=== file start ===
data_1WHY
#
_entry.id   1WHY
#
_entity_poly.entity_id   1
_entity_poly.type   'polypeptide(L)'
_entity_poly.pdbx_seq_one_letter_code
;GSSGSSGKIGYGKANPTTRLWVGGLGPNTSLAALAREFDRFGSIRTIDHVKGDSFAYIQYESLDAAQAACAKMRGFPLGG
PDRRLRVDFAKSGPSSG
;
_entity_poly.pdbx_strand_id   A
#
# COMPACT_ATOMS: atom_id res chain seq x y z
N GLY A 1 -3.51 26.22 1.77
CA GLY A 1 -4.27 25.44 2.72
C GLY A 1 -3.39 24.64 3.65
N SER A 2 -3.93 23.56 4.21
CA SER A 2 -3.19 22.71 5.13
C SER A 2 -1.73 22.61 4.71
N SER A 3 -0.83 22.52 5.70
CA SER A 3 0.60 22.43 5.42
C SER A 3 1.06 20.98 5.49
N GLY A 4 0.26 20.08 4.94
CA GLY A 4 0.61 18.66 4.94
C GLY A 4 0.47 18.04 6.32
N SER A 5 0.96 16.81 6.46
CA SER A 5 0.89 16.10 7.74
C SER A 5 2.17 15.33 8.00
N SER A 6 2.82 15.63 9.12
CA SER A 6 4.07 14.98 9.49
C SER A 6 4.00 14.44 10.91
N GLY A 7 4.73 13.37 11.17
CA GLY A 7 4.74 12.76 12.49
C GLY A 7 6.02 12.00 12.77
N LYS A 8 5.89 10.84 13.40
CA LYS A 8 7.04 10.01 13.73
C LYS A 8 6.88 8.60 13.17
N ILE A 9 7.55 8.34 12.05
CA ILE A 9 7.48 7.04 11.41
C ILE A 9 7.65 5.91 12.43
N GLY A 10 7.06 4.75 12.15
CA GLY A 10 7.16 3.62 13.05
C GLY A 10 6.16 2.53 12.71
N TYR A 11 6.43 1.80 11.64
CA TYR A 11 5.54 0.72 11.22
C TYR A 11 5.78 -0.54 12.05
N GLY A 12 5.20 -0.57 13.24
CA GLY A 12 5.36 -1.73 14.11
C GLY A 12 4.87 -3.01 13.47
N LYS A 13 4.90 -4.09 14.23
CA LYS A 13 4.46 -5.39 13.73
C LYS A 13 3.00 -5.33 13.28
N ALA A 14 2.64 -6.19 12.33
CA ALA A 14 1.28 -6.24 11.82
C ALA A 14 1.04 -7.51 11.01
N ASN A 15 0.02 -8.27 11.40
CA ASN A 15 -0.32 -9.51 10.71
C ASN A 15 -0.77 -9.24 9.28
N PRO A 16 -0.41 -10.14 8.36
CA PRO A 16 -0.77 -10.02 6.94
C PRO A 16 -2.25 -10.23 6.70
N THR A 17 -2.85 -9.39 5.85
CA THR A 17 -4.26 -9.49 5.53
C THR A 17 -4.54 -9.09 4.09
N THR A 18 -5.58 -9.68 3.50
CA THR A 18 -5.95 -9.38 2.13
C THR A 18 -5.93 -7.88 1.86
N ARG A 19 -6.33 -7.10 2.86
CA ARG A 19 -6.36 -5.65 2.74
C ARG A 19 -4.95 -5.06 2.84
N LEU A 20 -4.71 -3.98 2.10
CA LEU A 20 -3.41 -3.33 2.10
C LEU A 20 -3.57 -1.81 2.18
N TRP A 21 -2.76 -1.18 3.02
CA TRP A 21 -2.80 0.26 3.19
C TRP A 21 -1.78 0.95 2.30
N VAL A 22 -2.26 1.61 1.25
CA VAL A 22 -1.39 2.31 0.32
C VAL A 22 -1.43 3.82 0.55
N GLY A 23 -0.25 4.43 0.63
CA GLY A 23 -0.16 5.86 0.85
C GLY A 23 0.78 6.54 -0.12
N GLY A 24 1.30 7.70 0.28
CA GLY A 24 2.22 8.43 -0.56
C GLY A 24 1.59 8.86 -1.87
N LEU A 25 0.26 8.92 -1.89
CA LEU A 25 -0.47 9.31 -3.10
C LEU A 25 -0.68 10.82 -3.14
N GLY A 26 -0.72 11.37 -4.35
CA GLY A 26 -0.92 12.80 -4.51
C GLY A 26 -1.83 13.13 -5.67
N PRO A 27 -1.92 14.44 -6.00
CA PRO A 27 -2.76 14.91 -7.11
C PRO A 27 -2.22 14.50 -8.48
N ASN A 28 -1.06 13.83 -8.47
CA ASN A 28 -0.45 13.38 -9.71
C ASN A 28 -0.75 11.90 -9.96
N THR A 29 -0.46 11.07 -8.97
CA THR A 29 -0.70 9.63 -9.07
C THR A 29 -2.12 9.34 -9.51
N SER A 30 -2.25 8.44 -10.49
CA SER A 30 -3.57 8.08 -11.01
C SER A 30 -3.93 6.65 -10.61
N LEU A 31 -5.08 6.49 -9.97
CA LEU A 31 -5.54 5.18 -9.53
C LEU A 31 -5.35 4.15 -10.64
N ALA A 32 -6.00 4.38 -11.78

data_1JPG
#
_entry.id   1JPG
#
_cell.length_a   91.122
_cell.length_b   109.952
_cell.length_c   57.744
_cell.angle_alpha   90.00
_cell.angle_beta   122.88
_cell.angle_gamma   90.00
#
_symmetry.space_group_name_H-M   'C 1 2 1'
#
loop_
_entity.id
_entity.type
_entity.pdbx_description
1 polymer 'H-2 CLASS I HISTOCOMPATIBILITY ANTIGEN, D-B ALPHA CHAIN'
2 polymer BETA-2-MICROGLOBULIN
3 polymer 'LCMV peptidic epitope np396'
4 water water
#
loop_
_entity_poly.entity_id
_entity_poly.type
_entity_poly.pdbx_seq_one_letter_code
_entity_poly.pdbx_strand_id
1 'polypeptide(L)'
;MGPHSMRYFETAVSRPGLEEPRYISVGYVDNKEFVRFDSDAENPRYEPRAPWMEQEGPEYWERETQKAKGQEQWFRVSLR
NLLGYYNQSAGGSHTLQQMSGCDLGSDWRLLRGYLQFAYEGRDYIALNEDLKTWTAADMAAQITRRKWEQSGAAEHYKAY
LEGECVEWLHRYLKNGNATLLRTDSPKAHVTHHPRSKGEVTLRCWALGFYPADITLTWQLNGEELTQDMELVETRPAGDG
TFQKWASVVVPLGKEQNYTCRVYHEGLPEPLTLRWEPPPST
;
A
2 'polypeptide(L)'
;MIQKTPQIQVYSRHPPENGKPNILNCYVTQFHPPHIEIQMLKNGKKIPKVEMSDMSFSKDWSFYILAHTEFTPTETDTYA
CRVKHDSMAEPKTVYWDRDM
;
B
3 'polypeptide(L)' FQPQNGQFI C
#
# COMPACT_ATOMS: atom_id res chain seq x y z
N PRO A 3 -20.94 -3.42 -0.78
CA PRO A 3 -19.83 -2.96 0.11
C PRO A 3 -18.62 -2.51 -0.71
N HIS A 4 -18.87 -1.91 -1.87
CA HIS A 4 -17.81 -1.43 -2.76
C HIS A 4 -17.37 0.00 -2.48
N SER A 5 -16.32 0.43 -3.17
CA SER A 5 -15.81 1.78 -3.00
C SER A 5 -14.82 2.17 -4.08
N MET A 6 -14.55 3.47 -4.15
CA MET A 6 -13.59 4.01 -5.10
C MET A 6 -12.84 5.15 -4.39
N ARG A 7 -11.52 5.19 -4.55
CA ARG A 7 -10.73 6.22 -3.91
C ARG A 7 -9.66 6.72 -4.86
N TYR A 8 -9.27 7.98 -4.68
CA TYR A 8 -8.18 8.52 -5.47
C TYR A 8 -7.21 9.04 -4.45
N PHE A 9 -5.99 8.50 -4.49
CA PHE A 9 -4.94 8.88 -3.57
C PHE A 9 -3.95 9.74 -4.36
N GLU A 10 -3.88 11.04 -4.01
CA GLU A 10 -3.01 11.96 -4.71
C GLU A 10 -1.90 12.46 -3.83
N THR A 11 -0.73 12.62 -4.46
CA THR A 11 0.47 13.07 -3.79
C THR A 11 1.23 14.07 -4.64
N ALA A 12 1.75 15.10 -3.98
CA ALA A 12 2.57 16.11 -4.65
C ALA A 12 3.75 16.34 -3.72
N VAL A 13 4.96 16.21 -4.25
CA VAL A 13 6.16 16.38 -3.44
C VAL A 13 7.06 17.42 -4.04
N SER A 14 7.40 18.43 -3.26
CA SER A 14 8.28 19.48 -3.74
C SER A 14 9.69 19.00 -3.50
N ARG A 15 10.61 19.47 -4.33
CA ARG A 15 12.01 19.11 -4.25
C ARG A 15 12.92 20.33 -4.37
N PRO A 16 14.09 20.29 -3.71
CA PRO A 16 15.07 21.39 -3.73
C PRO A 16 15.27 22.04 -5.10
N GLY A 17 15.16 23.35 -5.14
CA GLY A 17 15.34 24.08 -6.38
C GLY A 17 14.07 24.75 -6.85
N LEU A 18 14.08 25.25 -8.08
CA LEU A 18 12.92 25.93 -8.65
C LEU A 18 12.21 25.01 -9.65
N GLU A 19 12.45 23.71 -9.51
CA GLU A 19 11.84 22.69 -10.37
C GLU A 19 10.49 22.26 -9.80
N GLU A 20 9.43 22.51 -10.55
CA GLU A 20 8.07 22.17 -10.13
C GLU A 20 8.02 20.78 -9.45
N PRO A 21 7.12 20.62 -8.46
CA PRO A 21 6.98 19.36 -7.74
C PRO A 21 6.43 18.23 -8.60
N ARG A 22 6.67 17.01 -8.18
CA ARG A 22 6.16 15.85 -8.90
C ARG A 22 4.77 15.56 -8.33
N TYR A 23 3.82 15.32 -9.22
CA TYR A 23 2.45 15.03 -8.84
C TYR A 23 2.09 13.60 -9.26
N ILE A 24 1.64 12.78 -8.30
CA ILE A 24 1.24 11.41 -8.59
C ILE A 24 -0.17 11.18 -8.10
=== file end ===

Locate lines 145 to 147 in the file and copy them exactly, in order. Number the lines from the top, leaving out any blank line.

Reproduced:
;
B
3 'polypeptide(L)' FQPQNGQFI C